Google creates an open source project where it is possible to create your own processor at home

It’s no coincidence that Google is one of the largest and most innovative companies in the world. The company is constantly looking for new ways to offer and engage users in its dynamics.

In this way, the company’s Open Silicon open source project now appears, which will allow users to create their own processor from the comfort of their homes.

Build your own CPU with Google Open Silicon

The Google Hardware Toolchains team is preparing to launch a new project. It is a site for programmers, where they can create and manufacture their own open source chip designs at no cost. This will be possible thanks to the integration of Google and Skywater Technologies, as well as Efabless, which will provide programmers with all the tools they need to speed up the design process.

The project is called Google Open Silicon and gives chip designers the freedom to create their designs, without fear of violating privacy codes and without restrictions on use. The possibility of silicon research and the copying and improvement of projects between programmers is also open. In addition, EDA (Electronic Design Automation) tools, used in industry to design and verify circuits, will be available in open source format, which facilitates the manufacturing process.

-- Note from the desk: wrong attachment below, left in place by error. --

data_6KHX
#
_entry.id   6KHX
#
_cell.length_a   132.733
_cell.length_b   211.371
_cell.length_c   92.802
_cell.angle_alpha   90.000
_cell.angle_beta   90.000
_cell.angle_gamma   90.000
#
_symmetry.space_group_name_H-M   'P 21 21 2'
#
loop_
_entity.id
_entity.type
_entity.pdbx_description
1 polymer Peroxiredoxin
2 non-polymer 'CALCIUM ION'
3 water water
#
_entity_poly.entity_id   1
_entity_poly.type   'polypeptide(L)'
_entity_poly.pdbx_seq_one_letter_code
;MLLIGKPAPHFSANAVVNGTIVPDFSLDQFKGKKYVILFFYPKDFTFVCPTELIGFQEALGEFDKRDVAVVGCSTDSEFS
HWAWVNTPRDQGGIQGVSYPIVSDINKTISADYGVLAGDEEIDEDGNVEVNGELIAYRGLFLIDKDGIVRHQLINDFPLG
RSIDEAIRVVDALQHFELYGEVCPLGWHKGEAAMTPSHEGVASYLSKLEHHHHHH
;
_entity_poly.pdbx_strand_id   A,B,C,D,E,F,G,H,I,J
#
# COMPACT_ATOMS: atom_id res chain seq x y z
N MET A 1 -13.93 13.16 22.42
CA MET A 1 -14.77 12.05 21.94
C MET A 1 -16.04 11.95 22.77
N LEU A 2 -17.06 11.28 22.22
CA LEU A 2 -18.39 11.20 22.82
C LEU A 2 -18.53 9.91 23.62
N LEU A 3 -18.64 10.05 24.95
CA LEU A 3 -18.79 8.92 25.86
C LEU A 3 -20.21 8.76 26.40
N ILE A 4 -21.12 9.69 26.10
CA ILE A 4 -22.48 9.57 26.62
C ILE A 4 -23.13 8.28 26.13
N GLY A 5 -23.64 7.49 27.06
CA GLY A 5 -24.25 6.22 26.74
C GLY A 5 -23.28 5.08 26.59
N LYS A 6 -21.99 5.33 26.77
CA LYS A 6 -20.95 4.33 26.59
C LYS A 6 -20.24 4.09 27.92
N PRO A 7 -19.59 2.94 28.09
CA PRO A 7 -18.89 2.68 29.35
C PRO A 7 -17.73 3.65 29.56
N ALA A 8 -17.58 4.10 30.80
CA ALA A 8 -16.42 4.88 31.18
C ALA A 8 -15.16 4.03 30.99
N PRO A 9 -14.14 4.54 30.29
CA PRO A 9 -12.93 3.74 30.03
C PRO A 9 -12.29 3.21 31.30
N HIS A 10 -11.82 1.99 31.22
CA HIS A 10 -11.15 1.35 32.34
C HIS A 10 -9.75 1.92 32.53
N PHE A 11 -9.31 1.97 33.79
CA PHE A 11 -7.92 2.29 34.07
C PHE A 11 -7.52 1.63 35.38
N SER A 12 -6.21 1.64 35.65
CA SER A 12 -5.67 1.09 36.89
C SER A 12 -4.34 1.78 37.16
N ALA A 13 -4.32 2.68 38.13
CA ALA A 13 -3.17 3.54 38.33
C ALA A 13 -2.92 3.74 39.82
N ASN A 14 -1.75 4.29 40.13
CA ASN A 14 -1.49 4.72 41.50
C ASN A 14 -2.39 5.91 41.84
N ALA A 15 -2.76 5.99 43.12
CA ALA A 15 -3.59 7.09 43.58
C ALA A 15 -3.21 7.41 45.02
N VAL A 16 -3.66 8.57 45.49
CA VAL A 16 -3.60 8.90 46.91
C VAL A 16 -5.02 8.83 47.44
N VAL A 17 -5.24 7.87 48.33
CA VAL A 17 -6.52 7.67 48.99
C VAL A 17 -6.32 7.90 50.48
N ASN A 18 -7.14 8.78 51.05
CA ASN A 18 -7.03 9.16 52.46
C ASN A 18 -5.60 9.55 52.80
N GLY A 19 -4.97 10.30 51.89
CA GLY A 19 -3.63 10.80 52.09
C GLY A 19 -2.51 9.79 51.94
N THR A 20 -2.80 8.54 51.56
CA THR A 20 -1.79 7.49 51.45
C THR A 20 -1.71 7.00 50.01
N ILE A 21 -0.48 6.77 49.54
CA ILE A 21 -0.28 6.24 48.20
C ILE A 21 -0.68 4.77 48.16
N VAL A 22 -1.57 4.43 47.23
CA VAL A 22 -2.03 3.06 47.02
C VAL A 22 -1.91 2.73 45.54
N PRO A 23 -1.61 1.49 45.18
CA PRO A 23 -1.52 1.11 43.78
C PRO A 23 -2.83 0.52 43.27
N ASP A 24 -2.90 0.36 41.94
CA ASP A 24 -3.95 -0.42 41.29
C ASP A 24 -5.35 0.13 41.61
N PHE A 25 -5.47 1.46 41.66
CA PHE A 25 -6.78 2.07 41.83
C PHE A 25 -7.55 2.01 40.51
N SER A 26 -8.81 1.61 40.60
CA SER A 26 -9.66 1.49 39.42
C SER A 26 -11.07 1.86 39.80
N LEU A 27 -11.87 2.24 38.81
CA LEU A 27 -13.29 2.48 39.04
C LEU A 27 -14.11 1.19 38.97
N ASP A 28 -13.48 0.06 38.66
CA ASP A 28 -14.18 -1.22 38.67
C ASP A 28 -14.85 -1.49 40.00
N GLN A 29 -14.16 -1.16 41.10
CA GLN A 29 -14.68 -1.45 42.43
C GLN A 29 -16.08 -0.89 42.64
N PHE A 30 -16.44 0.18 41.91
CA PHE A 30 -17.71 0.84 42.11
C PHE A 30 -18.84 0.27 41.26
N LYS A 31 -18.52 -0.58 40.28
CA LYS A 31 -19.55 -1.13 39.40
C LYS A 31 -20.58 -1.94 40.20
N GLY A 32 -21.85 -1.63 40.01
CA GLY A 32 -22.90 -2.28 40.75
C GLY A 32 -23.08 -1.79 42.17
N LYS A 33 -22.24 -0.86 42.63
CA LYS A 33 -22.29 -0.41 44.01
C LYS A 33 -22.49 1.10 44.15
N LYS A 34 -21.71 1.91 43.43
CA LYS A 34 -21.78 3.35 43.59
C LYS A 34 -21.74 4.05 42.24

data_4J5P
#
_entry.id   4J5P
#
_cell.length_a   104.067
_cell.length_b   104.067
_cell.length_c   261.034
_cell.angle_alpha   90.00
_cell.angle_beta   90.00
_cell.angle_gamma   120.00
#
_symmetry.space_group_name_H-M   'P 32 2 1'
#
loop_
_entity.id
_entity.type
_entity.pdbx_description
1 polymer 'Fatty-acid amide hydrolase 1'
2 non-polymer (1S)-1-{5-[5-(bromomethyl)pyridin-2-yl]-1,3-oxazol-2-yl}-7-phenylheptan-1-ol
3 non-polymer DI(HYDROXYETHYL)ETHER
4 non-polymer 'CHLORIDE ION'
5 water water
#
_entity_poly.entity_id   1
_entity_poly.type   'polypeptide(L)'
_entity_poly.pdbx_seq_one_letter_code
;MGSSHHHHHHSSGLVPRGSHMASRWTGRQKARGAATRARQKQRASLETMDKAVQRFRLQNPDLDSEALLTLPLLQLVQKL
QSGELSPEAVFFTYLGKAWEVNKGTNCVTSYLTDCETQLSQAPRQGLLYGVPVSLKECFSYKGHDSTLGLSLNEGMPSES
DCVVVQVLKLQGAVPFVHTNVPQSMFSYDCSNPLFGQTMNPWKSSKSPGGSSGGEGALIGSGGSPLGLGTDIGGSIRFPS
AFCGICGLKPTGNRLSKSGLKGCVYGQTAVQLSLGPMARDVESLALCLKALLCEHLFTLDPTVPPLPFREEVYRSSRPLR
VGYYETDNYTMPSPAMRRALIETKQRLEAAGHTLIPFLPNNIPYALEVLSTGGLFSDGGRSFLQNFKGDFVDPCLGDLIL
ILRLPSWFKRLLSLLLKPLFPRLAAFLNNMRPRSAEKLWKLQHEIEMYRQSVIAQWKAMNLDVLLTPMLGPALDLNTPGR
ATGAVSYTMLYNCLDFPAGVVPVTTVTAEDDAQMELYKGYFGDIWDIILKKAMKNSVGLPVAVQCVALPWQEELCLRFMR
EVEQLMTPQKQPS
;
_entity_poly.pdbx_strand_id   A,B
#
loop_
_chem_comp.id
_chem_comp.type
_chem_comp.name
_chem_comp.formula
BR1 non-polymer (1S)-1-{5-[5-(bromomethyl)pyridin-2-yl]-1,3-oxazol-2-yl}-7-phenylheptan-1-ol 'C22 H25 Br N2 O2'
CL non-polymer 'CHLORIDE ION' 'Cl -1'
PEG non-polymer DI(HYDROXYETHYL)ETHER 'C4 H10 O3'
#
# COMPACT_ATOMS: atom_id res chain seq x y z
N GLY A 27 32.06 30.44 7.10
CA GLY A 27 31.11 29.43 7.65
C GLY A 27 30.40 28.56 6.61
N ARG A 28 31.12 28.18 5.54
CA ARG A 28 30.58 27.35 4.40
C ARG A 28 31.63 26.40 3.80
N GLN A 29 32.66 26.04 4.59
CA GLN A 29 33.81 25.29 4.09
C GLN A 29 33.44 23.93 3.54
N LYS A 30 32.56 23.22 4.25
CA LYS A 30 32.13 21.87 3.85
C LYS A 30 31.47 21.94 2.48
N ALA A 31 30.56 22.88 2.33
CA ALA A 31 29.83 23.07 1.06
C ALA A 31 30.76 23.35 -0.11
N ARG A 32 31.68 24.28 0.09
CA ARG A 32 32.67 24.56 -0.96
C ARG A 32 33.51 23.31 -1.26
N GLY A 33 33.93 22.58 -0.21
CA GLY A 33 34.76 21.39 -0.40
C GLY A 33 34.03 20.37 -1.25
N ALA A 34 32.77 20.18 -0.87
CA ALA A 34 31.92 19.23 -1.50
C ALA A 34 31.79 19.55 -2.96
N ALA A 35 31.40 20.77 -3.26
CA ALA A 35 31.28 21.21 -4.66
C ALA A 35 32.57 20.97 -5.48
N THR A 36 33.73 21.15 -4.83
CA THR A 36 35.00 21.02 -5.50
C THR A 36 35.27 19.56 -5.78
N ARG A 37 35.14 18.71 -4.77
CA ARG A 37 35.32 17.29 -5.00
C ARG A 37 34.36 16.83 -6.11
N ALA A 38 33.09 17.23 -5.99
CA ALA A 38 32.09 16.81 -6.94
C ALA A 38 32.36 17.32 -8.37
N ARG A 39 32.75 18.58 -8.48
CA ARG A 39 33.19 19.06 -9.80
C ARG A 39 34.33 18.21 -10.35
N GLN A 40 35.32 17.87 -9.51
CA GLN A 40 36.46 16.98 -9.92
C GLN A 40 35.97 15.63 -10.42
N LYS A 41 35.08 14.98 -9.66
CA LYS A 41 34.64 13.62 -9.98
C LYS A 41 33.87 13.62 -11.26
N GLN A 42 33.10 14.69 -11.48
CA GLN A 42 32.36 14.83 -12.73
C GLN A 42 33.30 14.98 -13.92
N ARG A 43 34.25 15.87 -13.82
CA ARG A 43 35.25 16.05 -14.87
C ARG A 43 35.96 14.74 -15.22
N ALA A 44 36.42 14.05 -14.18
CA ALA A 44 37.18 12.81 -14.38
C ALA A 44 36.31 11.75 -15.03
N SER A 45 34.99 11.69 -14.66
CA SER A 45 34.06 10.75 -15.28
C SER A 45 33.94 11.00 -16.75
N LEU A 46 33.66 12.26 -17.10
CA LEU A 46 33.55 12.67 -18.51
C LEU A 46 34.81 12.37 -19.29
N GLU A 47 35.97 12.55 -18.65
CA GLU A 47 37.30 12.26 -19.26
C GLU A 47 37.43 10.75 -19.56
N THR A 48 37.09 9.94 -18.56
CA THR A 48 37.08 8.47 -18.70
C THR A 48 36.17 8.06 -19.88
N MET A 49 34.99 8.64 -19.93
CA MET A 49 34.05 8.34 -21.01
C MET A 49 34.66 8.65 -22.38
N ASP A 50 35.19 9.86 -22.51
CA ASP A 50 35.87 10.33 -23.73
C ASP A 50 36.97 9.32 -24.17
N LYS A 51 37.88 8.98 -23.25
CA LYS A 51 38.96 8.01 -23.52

Google creates an open source project where it is possible

Since the start of the project, and you can access the site here, a community has been created with over 3,000 members, where hardware and software designers can contribute.

Google Open Silicon makes it possible to create chips using Sku 130, a 130 nm lithography. And if for many this process is completely obsolete, it must be taken into account that not all devices require enormous power and consumption. There are many devices, especially within the Internet of Things (IoT), for which this lithography is used, such as temperature sensors, toys, watches, etc.

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For each project, Google provides a fixed 2.92mm x 3.52mm area and 38 hardened I/O pins. There will also be a test to validate the design and behavior of the chip before sending it to production.

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